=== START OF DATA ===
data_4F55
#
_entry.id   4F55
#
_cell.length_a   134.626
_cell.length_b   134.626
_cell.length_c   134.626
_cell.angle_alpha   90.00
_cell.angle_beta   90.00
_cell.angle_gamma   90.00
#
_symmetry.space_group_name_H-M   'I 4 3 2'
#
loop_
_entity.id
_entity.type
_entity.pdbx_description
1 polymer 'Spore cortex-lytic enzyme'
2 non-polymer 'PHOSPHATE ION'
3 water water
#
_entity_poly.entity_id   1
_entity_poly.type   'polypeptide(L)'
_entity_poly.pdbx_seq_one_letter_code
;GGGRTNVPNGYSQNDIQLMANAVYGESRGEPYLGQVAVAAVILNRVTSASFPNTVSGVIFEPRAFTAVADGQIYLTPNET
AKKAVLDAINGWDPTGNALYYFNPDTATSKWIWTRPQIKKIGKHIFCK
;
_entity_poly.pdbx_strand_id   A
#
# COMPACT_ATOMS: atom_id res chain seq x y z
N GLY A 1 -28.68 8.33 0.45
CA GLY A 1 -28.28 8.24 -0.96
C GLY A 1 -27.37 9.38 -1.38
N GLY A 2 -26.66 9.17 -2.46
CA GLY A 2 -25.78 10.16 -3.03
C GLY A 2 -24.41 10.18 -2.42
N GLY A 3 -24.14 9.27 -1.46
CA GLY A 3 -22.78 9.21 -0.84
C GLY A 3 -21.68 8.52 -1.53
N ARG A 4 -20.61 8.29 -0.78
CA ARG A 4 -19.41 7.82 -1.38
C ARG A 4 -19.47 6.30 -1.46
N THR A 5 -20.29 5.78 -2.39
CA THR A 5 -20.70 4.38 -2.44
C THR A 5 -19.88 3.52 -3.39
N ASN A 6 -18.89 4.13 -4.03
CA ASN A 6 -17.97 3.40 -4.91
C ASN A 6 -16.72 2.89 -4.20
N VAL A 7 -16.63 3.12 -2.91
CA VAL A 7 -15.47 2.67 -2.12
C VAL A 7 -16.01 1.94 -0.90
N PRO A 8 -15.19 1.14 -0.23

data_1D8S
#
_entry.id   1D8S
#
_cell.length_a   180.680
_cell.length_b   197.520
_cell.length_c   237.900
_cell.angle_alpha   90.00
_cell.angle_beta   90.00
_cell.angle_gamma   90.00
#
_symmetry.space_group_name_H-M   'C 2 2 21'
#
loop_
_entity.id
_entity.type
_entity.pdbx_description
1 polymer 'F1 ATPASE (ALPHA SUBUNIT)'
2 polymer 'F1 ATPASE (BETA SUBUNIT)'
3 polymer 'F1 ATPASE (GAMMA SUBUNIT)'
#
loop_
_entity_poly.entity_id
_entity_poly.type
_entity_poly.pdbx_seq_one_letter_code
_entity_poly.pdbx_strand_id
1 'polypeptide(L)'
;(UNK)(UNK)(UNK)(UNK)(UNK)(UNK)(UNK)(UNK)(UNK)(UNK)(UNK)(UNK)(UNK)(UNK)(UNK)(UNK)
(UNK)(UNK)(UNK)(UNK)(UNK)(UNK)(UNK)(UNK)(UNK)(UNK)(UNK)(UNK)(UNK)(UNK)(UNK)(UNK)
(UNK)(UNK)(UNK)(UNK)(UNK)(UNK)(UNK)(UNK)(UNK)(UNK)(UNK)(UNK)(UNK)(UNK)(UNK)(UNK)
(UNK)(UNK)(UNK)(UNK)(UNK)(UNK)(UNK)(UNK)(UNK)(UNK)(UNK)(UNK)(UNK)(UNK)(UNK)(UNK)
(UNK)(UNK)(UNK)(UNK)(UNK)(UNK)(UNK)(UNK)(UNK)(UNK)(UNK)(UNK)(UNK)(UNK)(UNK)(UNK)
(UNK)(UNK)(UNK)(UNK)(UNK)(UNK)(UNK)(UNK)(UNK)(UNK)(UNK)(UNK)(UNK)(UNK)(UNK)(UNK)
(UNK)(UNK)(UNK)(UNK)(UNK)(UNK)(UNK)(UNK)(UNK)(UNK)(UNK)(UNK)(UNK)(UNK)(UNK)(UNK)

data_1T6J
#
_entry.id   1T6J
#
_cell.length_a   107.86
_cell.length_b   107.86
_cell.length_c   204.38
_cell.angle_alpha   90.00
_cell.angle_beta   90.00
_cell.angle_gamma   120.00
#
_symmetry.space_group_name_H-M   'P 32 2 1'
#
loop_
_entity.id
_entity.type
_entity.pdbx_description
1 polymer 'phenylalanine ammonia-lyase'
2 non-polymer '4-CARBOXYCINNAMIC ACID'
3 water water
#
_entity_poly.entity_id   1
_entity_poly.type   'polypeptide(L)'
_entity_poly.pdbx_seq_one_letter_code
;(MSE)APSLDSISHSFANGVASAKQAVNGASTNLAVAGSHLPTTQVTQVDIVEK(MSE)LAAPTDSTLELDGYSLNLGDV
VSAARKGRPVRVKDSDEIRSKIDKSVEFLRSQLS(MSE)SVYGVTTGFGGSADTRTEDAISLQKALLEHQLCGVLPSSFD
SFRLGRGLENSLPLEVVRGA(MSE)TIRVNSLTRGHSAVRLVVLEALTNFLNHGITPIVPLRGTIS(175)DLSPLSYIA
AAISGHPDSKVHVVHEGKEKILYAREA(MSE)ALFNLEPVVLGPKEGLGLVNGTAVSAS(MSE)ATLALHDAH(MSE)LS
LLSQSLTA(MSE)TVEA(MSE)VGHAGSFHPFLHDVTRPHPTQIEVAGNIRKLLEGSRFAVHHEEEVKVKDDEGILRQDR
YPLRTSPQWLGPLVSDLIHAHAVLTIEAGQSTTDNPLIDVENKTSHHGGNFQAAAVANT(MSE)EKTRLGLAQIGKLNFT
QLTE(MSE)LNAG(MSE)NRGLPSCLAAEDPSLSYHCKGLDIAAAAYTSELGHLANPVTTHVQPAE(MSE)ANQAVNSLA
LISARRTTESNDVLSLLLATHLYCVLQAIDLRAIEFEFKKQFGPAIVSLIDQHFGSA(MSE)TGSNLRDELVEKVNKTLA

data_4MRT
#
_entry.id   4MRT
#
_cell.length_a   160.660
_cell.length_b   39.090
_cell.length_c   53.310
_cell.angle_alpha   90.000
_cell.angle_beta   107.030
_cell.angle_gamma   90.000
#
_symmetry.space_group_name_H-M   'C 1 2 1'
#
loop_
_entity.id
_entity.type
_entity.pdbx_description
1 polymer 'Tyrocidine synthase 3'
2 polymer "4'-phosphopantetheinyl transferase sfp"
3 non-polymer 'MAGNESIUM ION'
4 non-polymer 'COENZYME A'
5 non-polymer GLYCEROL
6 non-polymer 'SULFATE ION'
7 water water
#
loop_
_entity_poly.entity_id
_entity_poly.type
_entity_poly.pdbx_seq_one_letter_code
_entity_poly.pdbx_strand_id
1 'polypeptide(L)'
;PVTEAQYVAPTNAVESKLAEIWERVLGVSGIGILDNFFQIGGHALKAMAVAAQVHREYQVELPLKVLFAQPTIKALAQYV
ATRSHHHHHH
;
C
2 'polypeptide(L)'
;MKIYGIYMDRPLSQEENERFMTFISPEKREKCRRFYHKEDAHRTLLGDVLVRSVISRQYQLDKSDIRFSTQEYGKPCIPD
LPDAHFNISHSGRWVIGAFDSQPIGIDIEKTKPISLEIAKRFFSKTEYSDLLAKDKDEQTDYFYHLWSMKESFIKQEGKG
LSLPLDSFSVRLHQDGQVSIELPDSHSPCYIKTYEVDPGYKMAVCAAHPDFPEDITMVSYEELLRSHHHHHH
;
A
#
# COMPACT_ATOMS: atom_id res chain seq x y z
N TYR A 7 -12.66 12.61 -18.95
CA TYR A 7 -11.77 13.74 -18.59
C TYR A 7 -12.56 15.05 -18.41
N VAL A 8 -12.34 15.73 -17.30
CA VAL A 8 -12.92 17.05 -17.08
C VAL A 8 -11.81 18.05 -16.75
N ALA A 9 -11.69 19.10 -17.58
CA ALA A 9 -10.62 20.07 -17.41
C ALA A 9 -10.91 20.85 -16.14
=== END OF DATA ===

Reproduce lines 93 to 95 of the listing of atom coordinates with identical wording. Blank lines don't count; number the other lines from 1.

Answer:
_cell.length_c   204.38
_cell.angle_alpha   90.00
_cell.angle_beta   90.00